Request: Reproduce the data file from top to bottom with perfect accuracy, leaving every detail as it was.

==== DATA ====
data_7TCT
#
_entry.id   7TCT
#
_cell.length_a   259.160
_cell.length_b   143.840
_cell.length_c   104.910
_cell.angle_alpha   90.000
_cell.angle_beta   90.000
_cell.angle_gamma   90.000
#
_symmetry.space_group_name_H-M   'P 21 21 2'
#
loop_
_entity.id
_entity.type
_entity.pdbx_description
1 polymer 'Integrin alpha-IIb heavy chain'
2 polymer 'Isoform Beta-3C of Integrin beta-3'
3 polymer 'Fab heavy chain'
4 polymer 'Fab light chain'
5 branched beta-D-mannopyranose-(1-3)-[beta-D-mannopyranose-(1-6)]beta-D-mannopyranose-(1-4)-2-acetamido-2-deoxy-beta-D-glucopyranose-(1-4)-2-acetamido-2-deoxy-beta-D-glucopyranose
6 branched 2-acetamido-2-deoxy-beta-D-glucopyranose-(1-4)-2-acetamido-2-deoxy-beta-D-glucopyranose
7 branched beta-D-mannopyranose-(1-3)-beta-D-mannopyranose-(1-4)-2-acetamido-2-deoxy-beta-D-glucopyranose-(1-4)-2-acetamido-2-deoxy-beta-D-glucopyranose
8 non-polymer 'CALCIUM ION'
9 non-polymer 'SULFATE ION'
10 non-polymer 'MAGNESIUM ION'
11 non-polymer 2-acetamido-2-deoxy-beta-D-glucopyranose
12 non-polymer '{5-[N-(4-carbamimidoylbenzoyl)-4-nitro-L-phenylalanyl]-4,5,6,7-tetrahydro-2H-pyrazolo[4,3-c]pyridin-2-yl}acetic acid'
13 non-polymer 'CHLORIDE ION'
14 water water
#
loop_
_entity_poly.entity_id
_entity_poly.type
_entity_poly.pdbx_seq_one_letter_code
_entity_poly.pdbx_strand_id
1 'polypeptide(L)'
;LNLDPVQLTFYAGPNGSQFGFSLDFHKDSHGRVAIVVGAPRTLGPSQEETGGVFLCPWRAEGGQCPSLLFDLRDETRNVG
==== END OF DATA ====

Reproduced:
data_7TCT
#
_entry.id   7TCT
#
_cell.length_a   259.160
_cell.length_b   143.840
_cell.length_c   104.910
_cell.angle_alpha   90.000
_cell.angle_beta   90.000
_cell.angle_gamma   90.000
#
_symmetry.space_group_name_H-M   'P 21 21 2'
#
loop_
_entity.id
_entity.type
_entity.pdbx_description
1 polymer 'Integrin alpha-IIb heavy chain'
2 polymer 'Isoform Beta-3C of Integrin beta-3'
3 polymer 'Fab heavy chain'
4 polymer 'Fab light chain'
5 branched beta-D-mannopyranose-(1-3)-[beta-D-mannopyranose-(1-6)]beta-D-mannopyranose-(1-4)-2-acetamido-2-deoxy-beta-D-glucopyranose-(1-4)-2-acetamido-2-deoxy-beta-D-glucopyranose
6 branched 2-acetamido-2-deoxy-beta-D-glucopyranose-(1-4)-2-acetamido-2-deoxy-beta-D-glucopyranose
7 branched beta-D-mannopyranose-(1-3)-beta-D-mannopyranose-(1-4)-2-acetamido-2-deoxy-beta-D-glucopyranose-(1-4)-2-acetamido-2-deoxy-beta-D-glucopyranose
8 non-polymer 'CALCIUM ION'
9 non-polymer 'SULFATE ION'
10 non-polymer 'MAGNESIUM ION'
11 non-polymer 2-acetamido-2-deoxy-beta-D-glucopyranose
12 non-polymer '{5-[N-(4-carbamimidoylbenzoyl)-4-nitro-L-phenylalanyl]-4,5,6,7-tetrahydro-2H-pyrazolo[4,3-c]pyridin-2-yl}acetic acid'
13 non-polymer 'CHLORIDE ION'
14 water water
#
loop_
_entity_poly.entity_id
_entity_poly.type
_entity_poly.pdbx_seq_one_letter_code
_entity_poly.pdbx_strand_id
1 'polypeptide(L)'
;LNLDPVQLTFYAGPNGSQFGFSLDFHKDSHGRVAIVVGAPRTLGPSQEETGGVFLCPWRAEGGQCPSLLFDLRDETRNVG